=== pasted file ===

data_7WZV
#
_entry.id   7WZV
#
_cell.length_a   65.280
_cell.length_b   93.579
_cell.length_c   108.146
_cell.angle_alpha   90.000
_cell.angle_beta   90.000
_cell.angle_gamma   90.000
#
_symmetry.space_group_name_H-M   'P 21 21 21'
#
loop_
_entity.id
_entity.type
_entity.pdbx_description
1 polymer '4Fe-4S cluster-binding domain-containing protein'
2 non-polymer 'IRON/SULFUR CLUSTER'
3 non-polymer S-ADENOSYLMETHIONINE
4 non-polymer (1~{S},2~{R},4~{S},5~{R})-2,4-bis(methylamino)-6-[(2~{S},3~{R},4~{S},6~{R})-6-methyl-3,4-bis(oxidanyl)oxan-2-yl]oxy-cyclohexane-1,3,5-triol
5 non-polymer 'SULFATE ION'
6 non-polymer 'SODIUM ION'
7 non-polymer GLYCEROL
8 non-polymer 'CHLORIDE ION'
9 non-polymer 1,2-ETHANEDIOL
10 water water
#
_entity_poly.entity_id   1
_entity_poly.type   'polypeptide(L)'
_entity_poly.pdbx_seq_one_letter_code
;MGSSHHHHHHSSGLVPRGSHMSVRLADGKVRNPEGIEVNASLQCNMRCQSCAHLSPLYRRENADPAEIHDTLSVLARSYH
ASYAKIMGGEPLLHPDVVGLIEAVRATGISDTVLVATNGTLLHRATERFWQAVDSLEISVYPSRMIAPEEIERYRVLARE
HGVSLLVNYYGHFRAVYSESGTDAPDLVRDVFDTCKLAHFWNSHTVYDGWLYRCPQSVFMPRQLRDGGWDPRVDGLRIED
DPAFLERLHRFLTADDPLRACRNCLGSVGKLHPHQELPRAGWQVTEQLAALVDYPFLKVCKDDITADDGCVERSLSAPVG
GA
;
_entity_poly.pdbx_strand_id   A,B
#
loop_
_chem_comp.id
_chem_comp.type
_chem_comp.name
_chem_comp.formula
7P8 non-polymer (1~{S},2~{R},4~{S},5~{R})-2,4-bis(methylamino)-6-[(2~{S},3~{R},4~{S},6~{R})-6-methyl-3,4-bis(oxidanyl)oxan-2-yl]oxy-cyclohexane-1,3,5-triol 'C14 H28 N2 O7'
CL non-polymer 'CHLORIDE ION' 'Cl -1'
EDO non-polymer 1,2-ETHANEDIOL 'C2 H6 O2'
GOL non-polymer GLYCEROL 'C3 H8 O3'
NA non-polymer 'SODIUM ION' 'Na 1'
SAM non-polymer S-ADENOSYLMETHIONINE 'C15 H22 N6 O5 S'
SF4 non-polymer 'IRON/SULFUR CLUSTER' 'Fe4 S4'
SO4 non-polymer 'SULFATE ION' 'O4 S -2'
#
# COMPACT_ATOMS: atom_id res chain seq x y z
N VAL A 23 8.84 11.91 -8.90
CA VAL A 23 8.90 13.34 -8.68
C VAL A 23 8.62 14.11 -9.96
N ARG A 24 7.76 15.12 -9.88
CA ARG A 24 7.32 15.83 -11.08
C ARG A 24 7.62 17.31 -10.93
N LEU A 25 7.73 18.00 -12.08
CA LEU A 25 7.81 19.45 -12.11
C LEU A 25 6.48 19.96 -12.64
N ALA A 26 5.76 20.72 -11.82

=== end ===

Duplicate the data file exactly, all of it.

data_7WZV
#
_entry.id   7WZV
#
_cell.length_a   65.280
_cell.length_b   93.579
_cell.length_c   108.146
_cell.angle_alpha   90.000
_cell.angle_beta   90.000
_cell.angle_gamma   90.000
#
_symmetry.space_group_name_H-M   'P 21 21 21'
#
loop_
_entity.id
_entity.type
_entity.pdbx_description
1 polymer '4Fe-4S cluster-binding domain-containing protein'
2 non-polymer 'IRON/SULFUR CLUSTER'
3 non-polymer S-ADENOSYLMETHIONINE
4 non-polymer (1~{S},2~{R},4~{S},5~{R})-2,4-bis(methylamino)-6-[(2~{S},3~{R},4~{S},6~{R})-6-methyl-3,4-bis(oxidanyl)oxan-2-yl]oxy-cyclohexane-1,3,5-triol
5 non-polymer 'SULFATE ION'
6 non-polymer 'SODIUM ION'
7 non-polymer GLYCEROL
8 non-polymer 'CHLORIDE ION'
9 non-polymer 1,2-ETHANEDIOL
10 water water
#
_entity_poly.entity_id   1
_entity_poly.type   'polypeptide(L)'
_entity_poly.pdbx_seq_one_letter_code
;MGSSHHHHHHSSGLVPRGSHMSVRLADGKVRNPEGIEVNASLQCNMRCQSCAHLSPLYRRENADPAEIHDTLSVLARSYH
ASYAKIMGGEPLLHPDVVGLIEAVRATGISDTVLVATNGTLLHRATERFWQAVDSLEISVYPSRMIAPEEIERYRVLARE
HGVSLLVNYYGHFRAVYSESGTDAPDLVRDVFDTCKLAHFWNSHTVYDGWLYRCPQSVFMPRQLRDGGWDPRVDGLRIED
DPAFLERLHRFLTADDPLRACRNCLGSVGKLHPHQELPRAGWQVTEQLAALVDYPFLKVCKDDITADDGCVERSLSAPVG
GA
;
_entity_poly.pdbx_strand_id   A,B
#
loop_
_chem_comp.id
_chem_comp.type
_chem_comp.name
_chem_comp.formula
7P8 non-polymer (1~{S},2~{R},4~{S},5~{R})-2,4-bis(methylamino)-6-[(2~{S},3~{R},4~{S},6~{R})-6-methyl-3,4-bis(oxidanyl)oxan-2-yl]oxy-cyclohexane-1,3,5-triol 'C14 H28 N2 O7'
CL non-polymer 'CHLORIDE ION' 'Cl -1'
EDO non-polymer 1,2-ETHANEDIOL 'C2 H6 O2'
GOL non-polymer GLYCEROL 'C3 H8 O3'
NA non-polymer 'SODIUM ION' 'Na 1'
SAM non-polymer S-ADENOSYLMETHIONINE 'C15 H22 N6 O5 S'
SF4 non-polymer 'IRON/SULFUR CLUSTER' 'Fe4 S4'
SO4 non-polymer 'SULFATE ION' 'O4 S -2'
#
# COMPACT_ATOMS: atom_id res chain seq x y z
N VAL A 23 8.84 11.91 -8.90
CA VAL A 23 8.90 13.34 -8.68
C VAL A 23 8.62 14.11 -9.96
N ARG A 24 7.76 15.12 -9.88
CA ARG A 24 7.32 15.83 -11.08
C ARG A 24 7.62 17.31 -10.93
N LEU A 25 7.73 18.00 -12.08
CA LEU A 25 7.81 19.45 -12.11
C LEU A 25 6.48 19.96 -12.64
N ALA A 26 5.76 20.72 -11.82